By the Bee's Royal Correspondent, Andrew Gorton.
“Are you following the Royal Wedding today?” I asked the Scottish manager of my Norfolk village shop when I popped in on the day of the event.
“Why should I celebrate a family that raped and pillaged my family and forced them out of their country?” he replied, less than half-jokingly. “I've spoken with family in the Highlands, and their kids are not having a day off school there.”
This has probably been the only passionate, albeit negative, reaction to the Royal Wedding I have encountered so far. The prevailing attitude has seemed to be one of sublime indifference. (When I expressed my own less-than-lukewarm attitude on Facebook, it got several 'Likes.') Everybody is glad for the day off, but that appears to be the extent of their enthusiasm. On the other hand, I hope Wills and Kate have better fortune in married life than Diana had. I think some lessons from that marriage have been well marked for this one. Hopefully there will be no conspiracy theories surrounding this marriage, now or in the future. I'm fairly certain that Charlie is not planning to bump off his new daughter-in-law at some point in the next few years. Personally, I'm surprised there isn't a theory that says Diana and Dodi faked their own deaths and are living anonymously in South America with Shergar and Lord Lucan, or something. I am half-tempted to try and circulate that one, to see how many people buy it.
Across the pond, the Americans seem far more fascinated and enthused by the Royal Family than us Brits. (Certainly many of them seem to believe the “Diana was murdered” theory.) Considering that their nation was born as a result of successful revolution against the British Monarchy, it seems rather an odd attitude to have, exactly the opposite side of the coin to my Scottish acquaintance. Maybe it is the fact that the Scots failed in their uprising where the Americans succeeded that explains the difference? I'm not sure. Certainly the Scottish clans suffered more at the hands of the English kings than the American colonists.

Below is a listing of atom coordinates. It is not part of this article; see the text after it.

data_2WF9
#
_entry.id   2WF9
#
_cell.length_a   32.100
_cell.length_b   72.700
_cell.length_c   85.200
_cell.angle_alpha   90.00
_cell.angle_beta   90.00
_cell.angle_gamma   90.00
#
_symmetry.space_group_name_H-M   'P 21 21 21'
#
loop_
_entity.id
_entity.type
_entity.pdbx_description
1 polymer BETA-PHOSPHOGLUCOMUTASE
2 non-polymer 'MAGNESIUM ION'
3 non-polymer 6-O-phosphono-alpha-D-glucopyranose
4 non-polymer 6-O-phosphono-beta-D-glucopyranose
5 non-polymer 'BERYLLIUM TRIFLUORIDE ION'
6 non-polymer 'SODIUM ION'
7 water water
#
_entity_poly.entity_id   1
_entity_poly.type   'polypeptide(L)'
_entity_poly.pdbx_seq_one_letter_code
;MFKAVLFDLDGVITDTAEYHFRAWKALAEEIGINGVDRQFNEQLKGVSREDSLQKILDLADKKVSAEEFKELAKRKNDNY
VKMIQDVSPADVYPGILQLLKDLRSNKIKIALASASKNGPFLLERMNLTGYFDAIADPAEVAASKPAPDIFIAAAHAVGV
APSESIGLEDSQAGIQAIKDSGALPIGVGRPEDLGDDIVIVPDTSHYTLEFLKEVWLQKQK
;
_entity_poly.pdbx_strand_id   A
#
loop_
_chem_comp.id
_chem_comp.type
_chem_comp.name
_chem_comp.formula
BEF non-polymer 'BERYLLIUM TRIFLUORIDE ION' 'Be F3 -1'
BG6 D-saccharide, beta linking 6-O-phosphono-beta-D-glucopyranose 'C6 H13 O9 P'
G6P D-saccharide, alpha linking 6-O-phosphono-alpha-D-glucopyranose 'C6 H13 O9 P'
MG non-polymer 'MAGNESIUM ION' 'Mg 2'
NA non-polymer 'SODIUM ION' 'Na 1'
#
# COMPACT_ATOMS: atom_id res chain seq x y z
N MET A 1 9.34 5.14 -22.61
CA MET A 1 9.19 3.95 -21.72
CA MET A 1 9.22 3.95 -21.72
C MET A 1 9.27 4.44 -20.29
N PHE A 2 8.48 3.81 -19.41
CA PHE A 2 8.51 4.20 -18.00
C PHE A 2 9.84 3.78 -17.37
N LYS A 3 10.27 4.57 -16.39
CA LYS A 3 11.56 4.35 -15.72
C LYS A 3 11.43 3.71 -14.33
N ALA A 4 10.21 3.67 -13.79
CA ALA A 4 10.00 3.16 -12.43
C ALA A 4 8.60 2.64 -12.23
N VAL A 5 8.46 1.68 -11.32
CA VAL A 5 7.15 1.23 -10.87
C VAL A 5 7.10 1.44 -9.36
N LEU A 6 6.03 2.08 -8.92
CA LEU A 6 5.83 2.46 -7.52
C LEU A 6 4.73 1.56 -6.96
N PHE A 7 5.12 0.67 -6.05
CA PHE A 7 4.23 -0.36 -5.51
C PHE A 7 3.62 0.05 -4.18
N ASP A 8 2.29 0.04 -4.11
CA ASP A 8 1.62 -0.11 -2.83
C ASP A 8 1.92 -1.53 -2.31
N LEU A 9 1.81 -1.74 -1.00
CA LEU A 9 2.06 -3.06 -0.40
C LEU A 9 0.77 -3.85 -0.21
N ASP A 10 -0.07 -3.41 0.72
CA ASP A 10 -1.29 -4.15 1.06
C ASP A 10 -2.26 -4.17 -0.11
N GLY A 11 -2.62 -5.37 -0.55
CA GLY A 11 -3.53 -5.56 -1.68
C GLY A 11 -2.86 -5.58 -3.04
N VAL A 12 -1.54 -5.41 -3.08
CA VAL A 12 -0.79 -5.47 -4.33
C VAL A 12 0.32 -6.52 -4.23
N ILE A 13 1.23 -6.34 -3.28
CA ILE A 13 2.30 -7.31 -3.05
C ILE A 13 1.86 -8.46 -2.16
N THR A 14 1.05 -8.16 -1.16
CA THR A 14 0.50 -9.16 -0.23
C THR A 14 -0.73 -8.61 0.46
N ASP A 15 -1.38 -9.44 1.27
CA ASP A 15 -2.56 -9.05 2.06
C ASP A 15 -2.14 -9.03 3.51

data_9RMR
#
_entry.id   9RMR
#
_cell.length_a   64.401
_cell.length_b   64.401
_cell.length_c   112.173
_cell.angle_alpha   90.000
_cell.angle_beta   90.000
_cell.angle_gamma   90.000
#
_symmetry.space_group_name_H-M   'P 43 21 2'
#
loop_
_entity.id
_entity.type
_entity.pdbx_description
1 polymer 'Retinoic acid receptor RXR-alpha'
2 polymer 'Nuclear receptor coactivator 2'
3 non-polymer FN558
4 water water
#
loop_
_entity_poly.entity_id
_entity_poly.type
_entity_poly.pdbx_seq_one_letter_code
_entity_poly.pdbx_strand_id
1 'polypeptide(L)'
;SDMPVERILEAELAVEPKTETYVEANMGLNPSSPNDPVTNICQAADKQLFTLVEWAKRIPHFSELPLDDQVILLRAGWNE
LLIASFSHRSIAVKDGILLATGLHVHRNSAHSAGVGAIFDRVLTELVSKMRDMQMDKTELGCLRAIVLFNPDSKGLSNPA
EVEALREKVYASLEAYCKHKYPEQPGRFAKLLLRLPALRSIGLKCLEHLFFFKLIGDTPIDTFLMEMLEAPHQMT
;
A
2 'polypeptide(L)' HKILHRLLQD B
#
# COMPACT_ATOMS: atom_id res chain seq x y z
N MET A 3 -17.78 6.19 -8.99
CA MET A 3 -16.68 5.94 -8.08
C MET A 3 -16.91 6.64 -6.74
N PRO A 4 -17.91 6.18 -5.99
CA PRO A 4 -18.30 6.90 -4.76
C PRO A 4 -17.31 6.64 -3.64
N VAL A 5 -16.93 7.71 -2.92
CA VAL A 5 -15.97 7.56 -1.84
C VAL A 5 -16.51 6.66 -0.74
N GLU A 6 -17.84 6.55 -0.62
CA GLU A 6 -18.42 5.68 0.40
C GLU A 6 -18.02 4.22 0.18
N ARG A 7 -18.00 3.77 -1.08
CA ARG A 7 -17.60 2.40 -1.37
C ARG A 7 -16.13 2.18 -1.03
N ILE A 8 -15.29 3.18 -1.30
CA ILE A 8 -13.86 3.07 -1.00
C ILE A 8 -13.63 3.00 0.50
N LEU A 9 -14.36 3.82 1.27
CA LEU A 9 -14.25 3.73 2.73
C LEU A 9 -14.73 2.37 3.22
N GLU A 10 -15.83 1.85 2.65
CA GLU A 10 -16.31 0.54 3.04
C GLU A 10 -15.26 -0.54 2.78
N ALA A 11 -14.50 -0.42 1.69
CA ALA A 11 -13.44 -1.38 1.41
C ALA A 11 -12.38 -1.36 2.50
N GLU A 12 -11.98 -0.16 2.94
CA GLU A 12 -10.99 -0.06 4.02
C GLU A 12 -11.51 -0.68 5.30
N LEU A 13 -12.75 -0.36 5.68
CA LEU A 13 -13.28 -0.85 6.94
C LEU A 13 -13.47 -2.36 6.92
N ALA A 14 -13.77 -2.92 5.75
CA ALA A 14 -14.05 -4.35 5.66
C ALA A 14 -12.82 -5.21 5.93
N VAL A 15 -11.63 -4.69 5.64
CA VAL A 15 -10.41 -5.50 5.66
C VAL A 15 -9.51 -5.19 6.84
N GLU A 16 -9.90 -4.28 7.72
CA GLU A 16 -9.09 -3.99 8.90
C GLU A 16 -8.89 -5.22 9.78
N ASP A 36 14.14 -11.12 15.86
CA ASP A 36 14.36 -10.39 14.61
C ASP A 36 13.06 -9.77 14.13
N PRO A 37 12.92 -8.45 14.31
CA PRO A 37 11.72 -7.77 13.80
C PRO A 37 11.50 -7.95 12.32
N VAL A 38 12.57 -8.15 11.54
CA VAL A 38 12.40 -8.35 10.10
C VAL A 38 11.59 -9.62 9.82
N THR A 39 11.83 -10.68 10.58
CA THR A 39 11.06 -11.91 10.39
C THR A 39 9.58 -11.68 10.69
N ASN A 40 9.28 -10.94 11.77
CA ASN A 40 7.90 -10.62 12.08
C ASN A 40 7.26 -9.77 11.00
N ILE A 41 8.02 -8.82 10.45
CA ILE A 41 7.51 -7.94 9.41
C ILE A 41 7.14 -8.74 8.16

In my opinion, the modern Royal Family are just another aspect of celebrity culture, but with more pomp and tradition. I am inclined to view this wedding as no different, really, than any other celebrity wedding, although with slightly more gravitas. There are certainly the screaming crowds and an overemphasis on what everybody is wearing, and inane waffle from news commentators. To be fair on the other hand, none of the Royals, with the possible exception of Kate, sought nor possibly desire their status in the public eye. I could sympathise with Prince Harry when he was pulled from front-line duty in Afghanistan. It must be frustrating not being able to do the job you wanted to to, and had undergone rigorous training for, just because of who your parents are. Also, watching films like The Kings Speech does humanise them for me.
Watching bits of the event today on the telly, I am sure it was not always like this for the royals. I have a picture in my head of the Saxons marching off to fight the Battle of Hastings to hysterical public adulation, with vapid commentary on Armour by Ralph de Lauren, and speculation on whether Harold is going bald under his Jeffrey of Portman Helmet. Then, a few days later, tabloid hysteria of this new bloke, William the Conqueror's questionable taste in interior decoration or something.
It is possible history may go full circle and the Royals will become more than just figureheads, but it is unlikely. I am sometimes prone to the cynical belief that this is pretty much a Bread-and -Circuses event, but in the end, I am sure it is a harmless and much needed diversion from an otherwise grim couple of years.